A forgotten people on a not so forgotten land
Travails of the Turkana living with oil on their land
I spent a week in Turkana. A most depressing week on the vast, parched and barren Turkana land. Arriving in Turkana, there are no illusions- it is a harsh place, intolerably hot with little vegetative cover. And yet, this land, most barren- yielded an oil resource that holds the potential to transform the lives of not just the Turkana, but the lives of many Kenyan citizens.
Tullow Oil, with government oversight, has been actively developing the project from as far back as 2012. The hubbub cannot be missed. There is a lot more vehicular traffic, there are secured and fenced off oil well pads and oil storage facilities. The communities themselves have reportedly also benefited from some physical infrastructure including some school blocks and health facilities. Besides, the oil project, there is a national government funded Chinese contractor developing road infrastructure, visible and active on the ground.
And yet, for all this activity, the community members across Turkana seem to have been left behind. Relegated to spectate while all these ‘developments’ take place all around them.
Talking to community members in Lokichar, Lochwaa, Nakukulas and Lokwamosing- it is as if time stood still for the Turkana. That if it moved, it moved with the rest of the world and left the Turkana behind. It seems communities, who have eked a living and thrived- for generations, on the difficult plains of Turkana, are caught in a time warp. For while there are many policy discussions on oil at national level, technical and complex discussions on revenue, land acquisition and local content- the community essentially remains stuck in 2012. A time when the conversations on the oil find were still nascent and only beginning.
The anxieties that the community members held in 2012 are the very same anxieties they still hold today. Will our land be acquired? Will we get compensation? Will we get jobs from the oil company? Will this resource be developed on our terms and with our participation? Will we be forgotten?
When oil was discovered in Turkana-those many years ago, it is likely that community anxieties were tinged with some hope, and dare I say- excitement. Hope that the oil discovery will bring with it development, jobs and better education and health. And yet, talking to some of the men and women in Turkana, this hope and excitement was not there. Extinguished.
The anxieties, however, remain and, if anything- have grown stronger. One man remarked that ‘we are like a carcass and vultures are circling to have their fill’.
The Turkana, in all their unity and diversity have not given up. They have not given up on themselves, their land, livestock and futures. A constant refrain we heard was that ‘we will die before we lose our land to the oil project’. They have certainly not lost their voice. They may, however, have all but given up on the oil project. It seems it is not something they are looking at to make their lives better. In one meeting, a woman remarked ‘I am surprised that we have all gathered to talk about the oil project and Tullow’. To her, she has long since moved past looking at the oil project as holding out any promise or benefit for her. She has resigned herself to the fact that nothing will ever come out of the oil project for her benefit. And who can fault her?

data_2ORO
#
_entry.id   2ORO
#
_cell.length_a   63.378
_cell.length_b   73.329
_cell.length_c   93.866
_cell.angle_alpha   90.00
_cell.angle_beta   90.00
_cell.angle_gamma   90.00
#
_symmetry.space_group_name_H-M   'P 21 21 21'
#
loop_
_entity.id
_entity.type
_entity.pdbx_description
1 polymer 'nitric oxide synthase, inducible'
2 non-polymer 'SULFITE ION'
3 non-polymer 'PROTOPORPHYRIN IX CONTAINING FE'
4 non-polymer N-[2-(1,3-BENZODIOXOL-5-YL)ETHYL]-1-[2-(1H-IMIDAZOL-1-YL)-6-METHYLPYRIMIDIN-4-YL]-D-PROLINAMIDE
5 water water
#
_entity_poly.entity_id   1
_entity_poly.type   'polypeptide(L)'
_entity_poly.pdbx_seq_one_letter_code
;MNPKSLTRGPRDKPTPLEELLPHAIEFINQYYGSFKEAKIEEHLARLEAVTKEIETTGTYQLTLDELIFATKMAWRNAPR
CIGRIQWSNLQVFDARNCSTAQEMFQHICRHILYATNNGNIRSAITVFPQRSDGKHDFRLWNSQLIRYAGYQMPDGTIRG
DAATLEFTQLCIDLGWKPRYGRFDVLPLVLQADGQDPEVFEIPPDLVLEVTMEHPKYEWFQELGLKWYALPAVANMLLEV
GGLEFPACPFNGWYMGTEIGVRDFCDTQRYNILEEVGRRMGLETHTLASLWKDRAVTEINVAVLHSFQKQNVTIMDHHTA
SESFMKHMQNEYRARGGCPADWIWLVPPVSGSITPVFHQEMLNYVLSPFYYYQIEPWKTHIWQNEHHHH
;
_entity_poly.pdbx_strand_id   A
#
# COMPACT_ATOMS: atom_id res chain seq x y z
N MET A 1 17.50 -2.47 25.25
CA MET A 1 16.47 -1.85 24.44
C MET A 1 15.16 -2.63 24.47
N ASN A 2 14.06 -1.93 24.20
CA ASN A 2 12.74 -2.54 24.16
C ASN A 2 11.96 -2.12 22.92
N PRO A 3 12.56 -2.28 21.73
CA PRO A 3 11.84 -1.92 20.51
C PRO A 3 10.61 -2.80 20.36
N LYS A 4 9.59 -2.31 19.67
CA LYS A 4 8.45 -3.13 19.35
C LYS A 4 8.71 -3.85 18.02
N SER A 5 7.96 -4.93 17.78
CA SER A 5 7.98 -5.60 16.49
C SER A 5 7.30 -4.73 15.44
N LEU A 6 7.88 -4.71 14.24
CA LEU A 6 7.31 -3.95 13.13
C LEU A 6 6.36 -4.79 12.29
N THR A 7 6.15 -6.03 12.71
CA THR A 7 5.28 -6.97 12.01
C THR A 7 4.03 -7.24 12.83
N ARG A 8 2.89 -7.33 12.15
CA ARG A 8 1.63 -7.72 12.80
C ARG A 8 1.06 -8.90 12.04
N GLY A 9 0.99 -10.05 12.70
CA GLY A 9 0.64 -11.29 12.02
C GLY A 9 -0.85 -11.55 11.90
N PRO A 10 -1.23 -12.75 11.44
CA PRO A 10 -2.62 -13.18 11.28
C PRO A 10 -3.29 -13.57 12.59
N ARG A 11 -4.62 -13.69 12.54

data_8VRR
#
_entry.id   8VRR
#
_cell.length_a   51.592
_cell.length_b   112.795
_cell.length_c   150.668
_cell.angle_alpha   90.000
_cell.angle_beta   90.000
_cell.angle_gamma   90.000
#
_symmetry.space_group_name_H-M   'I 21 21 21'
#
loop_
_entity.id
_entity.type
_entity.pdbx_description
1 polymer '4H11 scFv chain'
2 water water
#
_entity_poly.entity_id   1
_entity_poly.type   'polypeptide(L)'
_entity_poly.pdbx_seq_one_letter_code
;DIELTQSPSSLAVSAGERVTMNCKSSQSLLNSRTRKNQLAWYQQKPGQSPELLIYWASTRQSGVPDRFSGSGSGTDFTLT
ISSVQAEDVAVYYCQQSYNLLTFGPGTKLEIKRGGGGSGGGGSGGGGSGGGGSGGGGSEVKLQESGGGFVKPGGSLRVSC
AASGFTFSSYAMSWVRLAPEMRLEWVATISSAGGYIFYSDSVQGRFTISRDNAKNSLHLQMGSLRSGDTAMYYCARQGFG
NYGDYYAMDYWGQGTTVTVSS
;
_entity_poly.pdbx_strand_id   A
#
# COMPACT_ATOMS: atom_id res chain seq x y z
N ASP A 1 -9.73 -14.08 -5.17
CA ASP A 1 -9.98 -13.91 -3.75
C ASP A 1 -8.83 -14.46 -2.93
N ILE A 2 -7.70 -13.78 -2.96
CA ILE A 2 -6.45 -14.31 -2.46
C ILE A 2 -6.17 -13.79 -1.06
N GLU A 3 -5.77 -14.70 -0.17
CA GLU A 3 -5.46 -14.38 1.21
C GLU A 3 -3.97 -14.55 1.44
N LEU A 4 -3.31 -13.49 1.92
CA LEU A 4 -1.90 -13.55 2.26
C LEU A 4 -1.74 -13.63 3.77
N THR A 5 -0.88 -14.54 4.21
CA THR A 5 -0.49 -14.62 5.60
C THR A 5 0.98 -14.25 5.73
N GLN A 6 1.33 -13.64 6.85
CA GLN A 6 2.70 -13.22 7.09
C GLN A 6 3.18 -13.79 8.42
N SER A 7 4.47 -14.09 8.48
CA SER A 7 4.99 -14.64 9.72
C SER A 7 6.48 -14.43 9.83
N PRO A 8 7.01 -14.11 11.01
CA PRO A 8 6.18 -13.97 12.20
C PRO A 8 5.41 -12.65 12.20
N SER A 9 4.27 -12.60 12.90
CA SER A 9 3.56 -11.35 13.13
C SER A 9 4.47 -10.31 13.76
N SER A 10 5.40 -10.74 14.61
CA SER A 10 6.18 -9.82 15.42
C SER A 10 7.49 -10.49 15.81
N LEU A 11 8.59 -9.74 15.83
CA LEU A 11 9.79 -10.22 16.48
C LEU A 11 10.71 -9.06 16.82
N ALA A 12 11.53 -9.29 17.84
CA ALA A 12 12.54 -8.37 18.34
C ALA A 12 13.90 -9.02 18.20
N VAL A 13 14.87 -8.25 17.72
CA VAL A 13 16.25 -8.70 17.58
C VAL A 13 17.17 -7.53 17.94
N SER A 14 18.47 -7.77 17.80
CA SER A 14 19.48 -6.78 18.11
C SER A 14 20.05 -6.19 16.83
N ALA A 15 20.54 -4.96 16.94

As I left Turkana’s sun-baked land, for the hustle and bustle of Nairobi- I felt an overwhelming sense of sadness and grief. That cloud of grief that enveloped me has not let me go since. An image remains etched in my mind- what may have numbered more than a hundred women and men perched precariously on top of a water tank and all around it, jostling to access water with their distinct little yellow containers- after a delivery by water truck. While I was in Turkana, there were many reports of increased cattle raids by the Pokot.
That this community, grappling with the most basic of needs such as water and security- has been left to negotiate and engage with Tullow oil, with very little support, is a travesty.
In my mind, the Turkana oil project, like many oil projects across the world, is akin to a storm brewing, a gathering hurricane. And this hurricane may very well leave nothing in its wake except destruction, dispossession, discontent and disappointment. It may bring more loss than gain, even for this most resilient of peoples- who have thrived socially, economically and culturally over very many generations- on that very harsh land.
My sadness was that I have failed the Turkana.
Week in and week out in Nairobi and in foreign capitals, there are discussions about Kenya’s oil and discussions about the Turkana oil project. However, the Turkana people themselves, have largely been redacted from these conversations or at best remain footnotes. Many people are talking about the oil in very many conversations but it seems to me there are very few working with the Turkana to secure their rights.
The Turkana have weathered many a storm. They have fight in them and they have voice. I will for them to fight. To fight for their land, their rights and their way of life. But I truly fear what is coming. And maybe- just maybe- the community would have been better off if what they call the ‘devil’s liquid’, had not been found on their land.